Every can. Every box. Every jar. Every bag. No matter the packaging, if it’s something to eat, there’s a nutrition label stuck on it.
Besides the food pyramid, food labels were probably one of the first visual representations introduced to me when learning about nutrition. Learning about what all the names and numbers mean, the “good” and the “bad.” Imagine me using air quotes for those measures of goodness since those ideas of goodness can drive so many down the spiral of counting grams and calories and dieting.
The FDA made a decision last year to update the twenty-plus-year-old nutrition label we’ve grown so accustomed to, revamping it to better reflect today’s nutritional concerns. The number of calories will be bigger and bolder, taking out the “calories from fat.” Companies will detail any added sugars, natural and artificial. Nutrients like Vitamin D and Potassium will have greater emphasis over other common vitamins like C and A.
I’m not saying it’s bad that the FDA is updating labels to continue informing consumers about what is in their food. We should be conscious of what is more nutritionally dense or dilute. My concern is if, and if so, how, new nutrition labels might affect where our focus goes.
Fads are always coming and going. Food that is “dangerous” can become suddenly “healthy” the next. It’s hard to look objectively at nutrition depending on the lens you use. Whether it’s the diet industry spewing out a new trendy lifestyle every other day, or it’s morning news talk shows relying upon sketchy scientific studies to judge nutrition, people are spun and pulled in so many directions, I think it’s reasonable to be skeptical. In fact, we need more critical thinking in the media and messages we’re exposed to.
But food is personal. There’s always a hint of self-doubt whenever I discuss veganism or eating disorder recovery because people very often have emotional attachment to food. We associate food with comfort and belonging and celebration, and also discomfort and anxiety and obsession. Food tips the scale (no pun intended) toward emotional poles and rarely do we think of food for what it is: fuel. Energy. Necessary for life.
The one aspect I especially don’t care for with the new labels is the apparent emphasis on calories. It makes it even easier to just look at a number and assume choosing the option with the lowest number is best, disregarding what nutrients are within those calories. In an ideal world, I would just include the vitamins, minerals, and macro nutrients and throw the calorie count out the window. Simple calorie counting is far too simplistic considering how your unique body uses energy. Choosing a random calorie limit and fitting your meals within tight restraints just sounds like a recipe (pun intended) for disaster.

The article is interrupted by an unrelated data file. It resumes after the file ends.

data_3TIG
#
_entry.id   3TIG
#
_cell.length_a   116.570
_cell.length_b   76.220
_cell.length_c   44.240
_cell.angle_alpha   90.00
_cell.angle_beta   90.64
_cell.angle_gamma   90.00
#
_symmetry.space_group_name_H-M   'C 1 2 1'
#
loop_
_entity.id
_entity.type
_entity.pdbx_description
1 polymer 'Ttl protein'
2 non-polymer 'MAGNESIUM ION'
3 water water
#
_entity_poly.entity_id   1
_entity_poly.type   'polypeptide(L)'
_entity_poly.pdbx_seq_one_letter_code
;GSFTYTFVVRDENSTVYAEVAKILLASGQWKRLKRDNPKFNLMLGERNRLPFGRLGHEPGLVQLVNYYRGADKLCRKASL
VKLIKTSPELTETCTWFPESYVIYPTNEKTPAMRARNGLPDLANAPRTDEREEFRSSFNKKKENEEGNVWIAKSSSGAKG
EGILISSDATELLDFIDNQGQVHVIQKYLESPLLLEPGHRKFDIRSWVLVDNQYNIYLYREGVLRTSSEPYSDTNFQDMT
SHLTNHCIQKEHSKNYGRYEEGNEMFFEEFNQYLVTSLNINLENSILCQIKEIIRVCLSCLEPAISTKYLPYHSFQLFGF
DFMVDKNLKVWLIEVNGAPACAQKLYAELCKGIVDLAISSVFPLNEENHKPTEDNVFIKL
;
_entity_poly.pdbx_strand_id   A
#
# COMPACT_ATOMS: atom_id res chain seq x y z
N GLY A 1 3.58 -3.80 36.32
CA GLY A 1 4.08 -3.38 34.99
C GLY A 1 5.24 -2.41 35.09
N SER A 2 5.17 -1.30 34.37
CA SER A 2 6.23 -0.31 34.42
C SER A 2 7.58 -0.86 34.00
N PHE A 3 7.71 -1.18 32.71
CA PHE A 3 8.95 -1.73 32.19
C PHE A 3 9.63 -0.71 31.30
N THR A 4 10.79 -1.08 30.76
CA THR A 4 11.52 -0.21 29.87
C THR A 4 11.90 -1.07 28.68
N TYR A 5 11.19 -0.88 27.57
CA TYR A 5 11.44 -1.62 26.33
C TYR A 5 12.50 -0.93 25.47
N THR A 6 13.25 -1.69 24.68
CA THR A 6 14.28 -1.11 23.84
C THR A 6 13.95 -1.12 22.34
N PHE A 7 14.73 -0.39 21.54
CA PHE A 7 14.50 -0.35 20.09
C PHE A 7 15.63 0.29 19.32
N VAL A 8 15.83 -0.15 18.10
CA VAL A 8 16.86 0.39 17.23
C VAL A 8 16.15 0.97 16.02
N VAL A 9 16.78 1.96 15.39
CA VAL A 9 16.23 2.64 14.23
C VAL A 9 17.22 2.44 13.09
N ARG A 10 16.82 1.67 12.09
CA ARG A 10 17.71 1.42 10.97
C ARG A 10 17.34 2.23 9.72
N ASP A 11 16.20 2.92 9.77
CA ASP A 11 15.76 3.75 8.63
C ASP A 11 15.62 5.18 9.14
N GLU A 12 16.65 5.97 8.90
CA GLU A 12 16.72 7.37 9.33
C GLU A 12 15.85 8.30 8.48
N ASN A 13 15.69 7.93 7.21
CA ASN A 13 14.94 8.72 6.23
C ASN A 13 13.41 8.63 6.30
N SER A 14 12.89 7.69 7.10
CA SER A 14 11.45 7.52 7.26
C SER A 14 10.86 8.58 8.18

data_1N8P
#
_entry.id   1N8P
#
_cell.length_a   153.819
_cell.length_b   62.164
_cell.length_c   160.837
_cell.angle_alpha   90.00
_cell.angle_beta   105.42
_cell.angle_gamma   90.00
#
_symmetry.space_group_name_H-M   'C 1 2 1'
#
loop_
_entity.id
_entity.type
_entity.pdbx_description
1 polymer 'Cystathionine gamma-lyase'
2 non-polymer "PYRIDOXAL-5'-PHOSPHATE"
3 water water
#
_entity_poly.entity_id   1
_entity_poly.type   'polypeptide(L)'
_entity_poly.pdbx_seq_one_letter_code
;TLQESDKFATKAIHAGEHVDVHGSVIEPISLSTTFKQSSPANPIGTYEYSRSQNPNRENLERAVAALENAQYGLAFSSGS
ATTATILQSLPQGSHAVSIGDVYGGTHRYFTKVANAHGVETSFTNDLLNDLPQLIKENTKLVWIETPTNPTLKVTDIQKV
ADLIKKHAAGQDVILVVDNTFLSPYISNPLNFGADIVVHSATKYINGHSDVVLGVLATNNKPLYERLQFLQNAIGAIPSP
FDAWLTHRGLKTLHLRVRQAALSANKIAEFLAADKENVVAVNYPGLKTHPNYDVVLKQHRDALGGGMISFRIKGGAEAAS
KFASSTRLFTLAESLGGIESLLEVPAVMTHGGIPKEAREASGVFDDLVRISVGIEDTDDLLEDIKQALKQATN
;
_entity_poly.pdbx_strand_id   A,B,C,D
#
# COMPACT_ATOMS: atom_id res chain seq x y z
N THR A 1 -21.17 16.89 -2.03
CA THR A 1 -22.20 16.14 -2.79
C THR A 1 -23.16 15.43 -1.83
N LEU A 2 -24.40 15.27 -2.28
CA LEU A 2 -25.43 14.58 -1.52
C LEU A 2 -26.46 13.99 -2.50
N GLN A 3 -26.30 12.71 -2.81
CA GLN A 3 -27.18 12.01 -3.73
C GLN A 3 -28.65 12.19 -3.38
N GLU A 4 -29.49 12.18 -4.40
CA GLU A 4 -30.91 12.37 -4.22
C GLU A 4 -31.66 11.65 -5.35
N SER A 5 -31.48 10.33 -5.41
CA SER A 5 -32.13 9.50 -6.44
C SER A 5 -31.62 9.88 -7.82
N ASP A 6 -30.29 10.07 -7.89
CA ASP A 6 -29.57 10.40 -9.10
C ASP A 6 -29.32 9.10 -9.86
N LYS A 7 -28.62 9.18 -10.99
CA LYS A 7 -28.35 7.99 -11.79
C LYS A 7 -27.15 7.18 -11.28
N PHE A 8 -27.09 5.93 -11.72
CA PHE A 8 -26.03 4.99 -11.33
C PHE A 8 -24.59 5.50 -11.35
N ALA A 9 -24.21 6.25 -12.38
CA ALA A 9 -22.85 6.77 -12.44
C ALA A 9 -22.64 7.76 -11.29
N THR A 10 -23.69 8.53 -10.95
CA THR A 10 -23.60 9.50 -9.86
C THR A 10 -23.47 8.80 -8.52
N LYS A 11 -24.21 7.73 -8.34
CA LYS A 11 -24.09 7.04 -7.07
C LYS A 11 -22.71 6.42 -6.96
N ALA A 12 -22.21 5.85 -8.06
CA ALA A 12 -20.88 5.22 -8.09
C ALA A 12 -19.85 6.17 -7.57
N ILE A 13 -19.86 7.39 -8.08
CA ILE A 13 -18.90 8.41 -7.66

And yet even knowing how bad yo-yo dieting and diet-focused products are, people still get sucked in. I think without that influence from society, being aware of what’s in your food is great. I don’t want to seem too critical and say that all nutrition labels are bad. We should be conscious and aware of what we put into our bodies. But I think individuals also need to be more aware of themselves and their intentions when referring to a nutrition label.
Ultimately, the changes the FDA are making aren’t too drastic. Anybody can change a font size. I fear more about how people respond to it. Or don’t. Maybe I’m making a mountain out of a molehill. Regardless, the underlying message here is that we need to just keep talking about and questioning how we view and judge food. Our societal perspective right now is leading to commonplace disordered eating habits. New nutrition labels won’t change that. It just leads to more questions wondering what’s truly important or not.
Do I think it’s much better and easier to simply eat whole, plant-based foods that never have labels on them to begin with? Absolutely. But that’s not realistic for lots of people, and that discredits some really great brands and products out there.
There’s more to this nutrition label update than meets the surface. This is a great opportunity to talk about marketing and perceiving food, to talk about what a healthy relationship with food looks like. FDA, don’t just give us a new layout for what I still find a not-so-ideal representation of wellness. Give us a reminder of detaching guilt and fearing fats or carbs. Teach us to discourage the diet industry. Lead an example of how to adopt a philosophy that nurtures health in all aspects.
Take care, and keep the faith. -Allie